The Value-at-Risk for $50 million gold investment is*VaR _{1}* (Gold) = 5.13% * $ 50 millions. = $ 2.56 millions.

Similarly, let us analyze distribution for the monthly returns for S&P 500 investments (without dividend yield). Calculations show that for 95% confidence level the lower return is equal to -5.31% for the 5% probability. This value does not differ a lot from the similar value for gold (-5.13%).

The Value-at-Risk the $50 million stock investment is*VaR _{2}* (S&P 500) = 5.31% * $ 50 millions = $ 2.65 millions

Then to evaluate the Value-at-Risk for the whole portfolio it is necessary to find the correlation coefficient between monthly returns for gold and stocks.

Calculations give that this coefficient is negative and equal to (-0.23).

Thus, the Value at Risk for the $100 million portfolio is*VaR* = = $ 3.24 millions.

Thus, the portfolio with correctly picked on composition of gold and stocks allows to reduce the total portfolio risk noticeably

**3. Conclusion**

It is shown that the 10-year average for the gold yield correlates with the current real earnings yield (reciprocal of the P/E ratio) well. So market participants tend to neglect commodities in general and gold in particular during the phase of the earnings multiple expansion. And vice versa, when the earnings multiple is in the phase of contraction, the market participants tend to pick up gold that leads to growth of the gold yield.

As it was mentioned above there are some reasons leading to growth of the Treasury bond yield and current real earnings yield. Therefore the gold yield grows as well. In my opinion the yield of investments in gold in coming years of this decade will be at least 6%. Thus gold is very the attractive asset for long-term investments. The portfolio with correctly picked on composition of gold and stocks allows to reduce the total portfolio risk noticeably.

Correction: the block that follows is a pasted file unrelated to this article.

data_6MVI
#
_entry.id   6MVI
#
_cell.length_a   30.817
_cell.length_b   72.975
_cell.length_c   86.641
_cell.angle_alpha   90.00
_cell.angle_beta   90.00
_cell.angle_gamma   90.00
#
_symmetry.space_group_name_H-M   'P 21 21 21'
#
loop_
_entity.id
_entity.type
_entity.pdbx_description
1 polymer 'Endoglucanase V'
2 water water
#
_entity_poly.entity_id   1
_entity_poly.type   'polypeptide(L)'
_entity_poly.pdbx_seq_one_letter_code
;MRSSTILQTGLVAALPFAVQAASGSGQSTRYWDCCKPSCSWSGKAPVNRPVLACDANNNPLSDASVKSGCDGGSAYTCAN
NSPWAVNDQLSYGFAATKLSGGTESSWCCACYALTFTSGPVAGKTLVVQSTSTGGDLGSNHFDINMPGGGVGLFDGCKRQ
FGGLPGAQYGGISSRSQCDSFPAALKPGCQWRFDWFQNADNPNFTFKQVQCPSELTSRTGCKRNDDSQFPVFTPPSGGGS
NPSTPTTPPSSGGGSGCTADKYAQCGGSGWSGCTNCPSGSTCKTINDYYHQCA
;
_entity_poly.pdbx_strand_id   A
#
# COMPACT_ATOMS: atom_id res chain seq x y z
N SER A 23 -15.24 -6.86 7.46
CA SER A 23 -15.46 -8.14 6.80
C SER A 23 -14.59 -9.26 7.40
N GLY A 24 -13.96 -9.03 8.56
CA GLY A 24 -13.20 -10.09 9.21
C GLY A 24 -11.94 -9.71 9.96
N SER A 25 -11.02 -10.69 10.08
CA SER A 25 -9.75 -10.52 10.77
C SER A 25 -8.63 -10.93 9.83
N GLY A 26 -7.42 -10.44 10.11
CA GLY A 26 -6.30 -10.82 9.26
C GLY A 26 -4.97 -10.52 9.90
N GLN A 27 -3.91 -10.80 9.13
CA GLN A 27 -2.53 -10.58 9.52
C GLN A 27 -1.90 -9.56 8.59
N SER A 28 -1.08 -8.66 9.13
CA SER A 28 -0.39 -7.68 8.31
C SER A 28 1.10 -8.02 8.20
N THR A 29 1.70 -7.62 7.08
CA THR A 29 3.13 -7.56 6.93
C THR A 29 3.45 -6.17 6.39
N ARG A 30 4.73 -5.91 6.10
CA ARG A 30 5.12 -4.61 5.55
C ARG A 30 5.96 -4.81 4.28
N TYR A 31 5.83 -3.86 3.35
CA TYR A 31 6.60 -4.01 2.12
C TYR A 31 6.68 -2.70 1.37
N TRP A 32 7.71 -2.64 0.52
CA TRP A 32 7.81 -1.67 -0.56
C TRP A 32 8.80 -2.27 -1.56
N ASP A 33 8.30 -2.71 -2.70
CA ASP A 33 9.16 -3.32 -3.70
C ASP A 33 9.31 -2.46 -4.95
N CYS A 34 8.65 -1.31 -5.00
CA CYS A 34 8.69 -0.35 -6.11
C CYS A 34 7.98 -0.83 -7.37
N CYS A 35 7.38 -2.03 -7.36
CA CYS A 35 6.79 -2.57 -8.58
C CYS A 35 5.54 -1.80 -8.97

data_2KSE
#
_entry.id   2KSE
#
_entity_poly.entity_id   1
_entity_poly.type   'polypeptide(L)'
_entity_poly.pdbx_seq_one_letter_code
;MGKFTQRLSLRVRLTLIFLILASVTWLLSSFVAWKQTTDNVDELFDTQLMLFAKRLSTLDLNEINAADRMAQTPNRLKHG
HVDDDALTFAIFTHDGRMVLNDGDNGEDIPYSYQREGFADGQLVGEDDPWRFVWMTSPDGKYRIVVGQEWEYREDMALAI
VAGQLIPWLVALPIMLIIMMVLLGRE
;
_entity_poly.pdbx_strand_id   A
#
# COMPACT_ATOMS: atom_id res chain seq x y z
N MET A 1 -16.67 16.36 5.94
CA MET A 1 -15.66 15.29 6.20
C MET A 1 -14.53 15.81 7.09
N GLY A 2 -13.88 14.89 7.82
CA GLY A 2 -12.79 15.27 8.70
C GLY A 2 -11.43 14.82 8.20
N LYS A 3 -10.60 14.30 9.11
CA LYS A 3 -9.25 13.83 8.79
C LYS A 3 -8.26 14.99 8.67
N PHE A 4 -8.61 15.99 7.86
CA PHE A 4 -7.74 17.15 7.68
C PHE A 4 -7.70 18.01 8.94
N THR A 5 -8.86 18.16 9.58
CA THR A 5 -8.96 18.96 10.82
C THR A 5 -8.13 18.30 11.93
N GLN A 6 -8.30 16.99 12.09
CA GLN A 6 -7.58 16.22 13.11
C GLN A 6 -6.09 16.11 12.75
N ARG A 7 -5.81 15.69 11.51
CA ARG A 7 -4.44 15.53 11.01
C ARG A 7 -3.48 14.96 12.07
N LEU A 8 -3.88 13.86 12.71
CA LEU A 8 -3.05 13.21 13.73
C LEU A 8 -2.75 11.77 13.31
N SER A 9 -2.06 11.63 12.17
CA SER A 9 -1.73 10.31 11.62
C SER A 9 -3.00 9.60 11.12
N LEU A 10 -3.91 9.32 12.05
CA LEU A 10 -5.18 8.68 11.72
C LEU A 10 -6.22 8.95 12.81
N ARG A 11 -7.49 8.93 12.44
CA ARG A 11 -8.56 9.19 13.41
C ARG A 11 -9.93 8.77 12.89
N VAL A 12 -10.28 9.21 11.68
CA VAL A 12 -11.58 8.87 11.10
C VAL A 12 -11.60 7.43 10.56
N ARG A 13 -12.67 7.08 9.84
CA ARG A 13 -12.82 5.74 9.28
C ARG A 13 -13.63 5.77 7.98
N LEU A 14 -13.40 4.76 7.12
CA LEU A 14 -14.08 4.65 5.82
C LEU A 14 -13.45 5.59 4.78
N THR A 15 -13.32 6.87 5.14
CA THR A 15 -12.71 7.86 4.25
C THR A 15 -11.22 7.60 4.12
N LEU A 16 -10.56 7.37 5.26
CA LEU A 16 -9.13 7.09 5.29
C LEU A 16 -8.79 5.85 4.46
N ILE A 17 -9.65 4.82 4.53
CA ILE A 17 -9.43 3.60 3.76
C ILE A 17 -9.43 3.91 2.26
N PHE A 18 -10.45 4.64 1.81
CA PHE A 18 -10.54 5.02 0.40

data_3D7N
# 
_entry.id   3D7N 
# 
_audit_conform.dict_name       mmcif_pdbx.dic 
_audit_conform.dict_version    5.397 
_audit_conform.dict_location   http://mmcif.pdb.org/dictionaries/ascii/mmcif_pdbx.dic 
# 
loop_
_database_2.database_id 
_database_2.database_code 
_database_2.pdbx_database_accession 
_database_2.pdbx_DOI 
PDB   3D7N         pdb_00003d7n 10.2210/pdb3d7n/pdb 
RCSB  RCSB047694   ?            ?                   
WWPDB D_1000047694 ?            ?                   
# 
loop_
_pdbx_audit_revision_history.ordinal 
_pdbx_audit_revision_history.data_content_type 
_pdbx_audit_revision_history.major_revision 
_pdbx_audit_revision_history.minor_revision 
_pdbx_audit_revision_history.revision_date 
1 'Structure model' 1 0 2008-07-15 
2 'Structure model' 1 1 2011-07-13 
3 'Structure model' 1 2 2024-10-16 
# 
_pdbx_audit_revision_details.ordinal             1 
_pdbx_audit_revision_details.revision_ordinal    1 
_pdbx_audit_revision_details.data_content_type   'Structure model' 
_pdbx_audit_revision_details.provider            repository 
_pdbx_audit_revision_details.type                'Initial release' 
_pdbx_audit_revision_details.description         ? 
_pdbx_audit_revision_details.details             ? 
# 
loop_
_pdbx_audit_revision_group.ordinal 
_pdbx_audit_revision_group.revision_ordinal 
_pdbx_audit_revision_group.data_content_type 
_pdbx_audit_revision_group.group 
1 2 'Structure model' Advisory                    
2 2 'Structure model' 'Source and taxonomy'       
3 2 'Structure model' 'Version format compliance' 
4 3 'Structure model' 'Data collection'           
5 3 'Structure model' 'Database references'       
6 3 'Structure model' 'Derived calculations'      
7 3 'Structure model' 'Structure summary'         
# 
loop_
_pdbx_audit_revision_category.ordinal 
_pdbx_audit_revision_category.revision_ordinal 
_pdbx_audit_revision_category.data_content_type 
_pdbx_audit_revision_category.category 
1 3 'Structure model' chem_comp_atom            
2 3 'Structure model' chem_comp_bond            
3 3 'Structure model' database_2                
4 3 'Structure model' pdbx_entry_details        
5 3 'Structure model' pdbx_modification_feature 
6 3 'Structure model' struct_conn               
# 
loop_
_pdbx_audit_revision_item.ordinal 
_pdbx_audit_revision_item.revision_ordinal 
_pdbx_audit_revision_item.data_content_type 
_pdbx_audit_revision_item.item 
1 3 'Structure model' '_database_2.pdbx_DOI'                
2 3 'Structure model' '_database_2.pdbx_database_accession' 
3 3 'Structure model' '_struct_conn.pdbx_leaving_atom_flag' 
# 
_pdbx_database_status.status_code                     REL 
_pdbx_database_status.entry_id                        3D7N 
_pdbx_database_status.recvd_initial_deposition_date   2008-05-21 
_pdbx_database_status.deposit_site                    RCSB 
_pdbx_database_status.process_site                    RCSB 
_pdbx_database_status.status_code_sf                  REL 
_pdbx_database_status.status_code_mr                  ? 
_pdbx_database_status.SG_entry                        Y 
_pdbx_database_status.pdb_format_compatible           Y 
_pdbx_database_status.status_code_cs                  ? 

Disclaimer: The above is a matter of opinion and is not intended as investment advice. Information and analysis above are derived from sources and utilizing methods believed reliable, but we cannot accept responsibility for any trading losses you may incur as a result of this analysis. Comments within the text should not be construed as specific recommendations to buy or sell securities. Individuals should consult with their broker and personal financial advisors before engaging in any trading activities. Do your own due diligence regarding personal investment decisions.

**References:**

[1] "Pay Attention To Valuation", Dmitry Baryshevsky, Gold - Eagle, April 1, 2004,

www.gold-eagle.com/editorials_04/baryshevsky040104.html

[2] "Playing On Profits Cycle?", Dmitry Baryshevsky, Gold - Eagle, October 27,

2003, www.gold-eagle.com/editorials_03/baryshevsky102703.html,

[3] "What is hidden in the Fed's model? The second approximation", Dmitry Baryshevsky, Gold - Eagle, August 21, 2003,

www.gold-eagle.com/editorials_03/baryshevsky082103.html,

[4] "The speed", Dmitry Baryshevsky, Gold - Eagle, July 17, 2003,

www.gold-agle.com/editorials_03/baryshevsky071703.html,

[5] Humphrey-Hawkins Report, Section 2: Economic and Financial Developments in 1997, Alan Greenspan, July 22, 1997

www.federalreserve.gov/boarddocs/hh/1997/july/ReportSection2.htm

[6] "StockValuationModel", EQUITY RESEARCH, *Dr. Edward Yardeni*, August 9, 2002, Prudential Financial

[7] "Fight the Fed Model: The Relationship Between Stock Market Yields, Bond Market Yields, and Future Returns", CLIFFORD S. ASNESS, December, 2002,

http://ssrn.com/abstract=381480

[8] "Philippe Jorion Value at Risk. The New Benchmark for Managing Financial Risk", Second Edition, McDraw-Hill, 2001